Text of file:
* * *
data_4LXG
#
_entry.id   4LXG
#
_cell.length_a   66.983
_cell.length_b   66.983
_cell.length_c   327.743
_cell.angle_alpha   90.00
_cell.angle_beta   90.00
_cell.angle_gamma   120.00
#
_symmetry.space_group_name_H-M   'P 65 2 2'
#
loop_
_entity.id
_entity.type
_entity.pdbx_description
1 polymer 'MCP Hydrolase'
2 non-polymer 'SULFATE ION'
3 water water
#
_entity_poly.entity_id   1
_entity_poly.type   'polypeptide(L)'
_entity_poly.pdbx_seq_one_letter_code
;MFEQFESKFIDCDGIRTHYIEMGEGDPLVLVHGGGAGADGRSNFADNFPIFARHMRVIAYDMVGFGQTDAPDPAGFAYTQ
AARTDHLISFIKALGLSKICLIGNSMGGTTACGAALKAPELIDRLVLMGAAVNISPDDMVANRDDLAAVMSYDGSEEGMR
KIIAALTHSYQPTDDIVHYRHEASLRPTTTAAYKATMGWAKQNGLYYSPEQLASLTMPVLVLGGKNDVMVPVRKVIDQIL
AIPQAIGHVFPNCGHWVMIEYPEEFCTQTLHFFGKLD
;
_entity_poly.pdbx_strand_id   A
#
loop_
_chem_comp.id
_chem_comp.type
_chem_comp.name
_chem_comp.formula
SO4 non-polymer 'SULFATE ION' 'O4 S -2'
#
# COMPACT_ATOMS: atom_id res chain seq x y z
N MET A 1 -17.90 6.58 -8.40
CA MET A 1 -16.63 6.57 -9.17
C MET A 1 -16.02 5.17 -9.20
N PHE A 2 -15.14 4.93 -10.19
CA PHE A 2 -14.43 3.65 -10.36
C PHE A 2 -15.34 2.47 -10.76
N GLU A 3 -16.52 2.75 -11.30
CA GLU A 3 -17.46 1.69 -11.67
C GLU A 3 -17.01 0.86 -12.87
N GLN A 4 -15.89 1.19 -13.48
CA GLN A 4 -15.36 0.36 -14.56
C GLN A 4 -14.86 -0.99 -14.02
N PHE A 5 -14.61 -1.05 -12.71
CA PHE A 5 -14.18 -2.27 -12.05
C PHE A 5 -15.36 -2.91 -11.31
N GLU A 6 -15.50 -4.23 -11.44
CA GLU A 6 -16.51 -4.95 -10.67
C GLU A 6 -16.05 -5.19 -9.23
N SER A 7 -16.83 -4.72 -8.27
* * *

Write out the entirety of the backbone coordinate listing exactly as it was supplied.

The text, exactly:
data_4LXG
#
_entry.id   4LXG
#
_cell.length_a   66.983
_cell.length_b   66.983
_cell.length_c   327.743
_cell.angle_alpha   90.00
_cell.angle_beta   90.00
_cell.angle_gamma   120.00
#
_symmetry.space_group_name_H-M   'P 65 2 2'
#
loop_
_entity.id
_entity.type
_entity.pdbx_description
1 polymer 'MCP Hydrolase'
2 non-polymer 'SULFATE ION'
3 water water
#
_entity_poly.entity_id   1
_entity_poly.type   'polypeptide(L)'
_entity_poly.pdbx_seq_one_letter_code
;MFEQFESKFIDCDGIRTHYIEMGEGDPLVLVHGGGAGADGRSNFADNFPIFARHMRVIAYDMVGFGQTDAPDPAGFAYTQ
AARTDHLISFIKALGLSKICLIGNSMGGTTACGAALKAPELIDRLVLMGAAVNISPDDMVANRDDLAAVMSYDGSEEGMR
KIIAALTHSYQPTDDIVHYRHEASLRPTTTAAYKATMGWAKQNGLYYSPEQLASLTMPVLVLGGKNDVMVPVRKVIDQIL
AIPQAIGHVFPNCGHWVMIEYPEEFCTQTLHFFGKLD
;
_entity_poly.pdbx_strand_id   A
#
loop_
_chem_comp.id
_chem_comp.type
_chem_comp.name
_chem_comp.formula
SO4 non-polymer 'SULFATE ION' 'O4 S -2'
#
# COMPACT_ATOMS: atom_id res chain seq x y z
N MET A 1 -17.90 6.58 -8.40
CA MET A 1 -16.63 6.57 -9.17
C MET A 1 -16.02 5.17 -9.20
N PHE A 2 -15.14 4.93 -10.19
CA PHE A 2 -14.43 3.65 -10.36
C PHE A 2 -15.34 2.47 -10.76
N GLU A 3 -16.52 2.75 -11.30
CA GLU A 3 -17.46 1.69 -11.67
C GLU A 3 -17.01 0.86 -12.87
N GLN A 4 -15.89 1.19 -13.48
CA GLN A 4 -15.36 0.36 -14.56
C GLN A 4 -14.86 -0.99 -14.02
N PHE A 5 -14.61 -1.05 -12.71
CA PHE A 5 -14.18 -2.27 -12.05
C PHE A 5 -15.36 -2.91 -11.31
N GLU A 6 -15.50 -4.23 -11.44
CA GLU A 6 -16.51 -4.95 -10.67
C GLU A 6 -16.05 -5.19 -9.23
N SER A 7 -16.83 -4.72 -8.27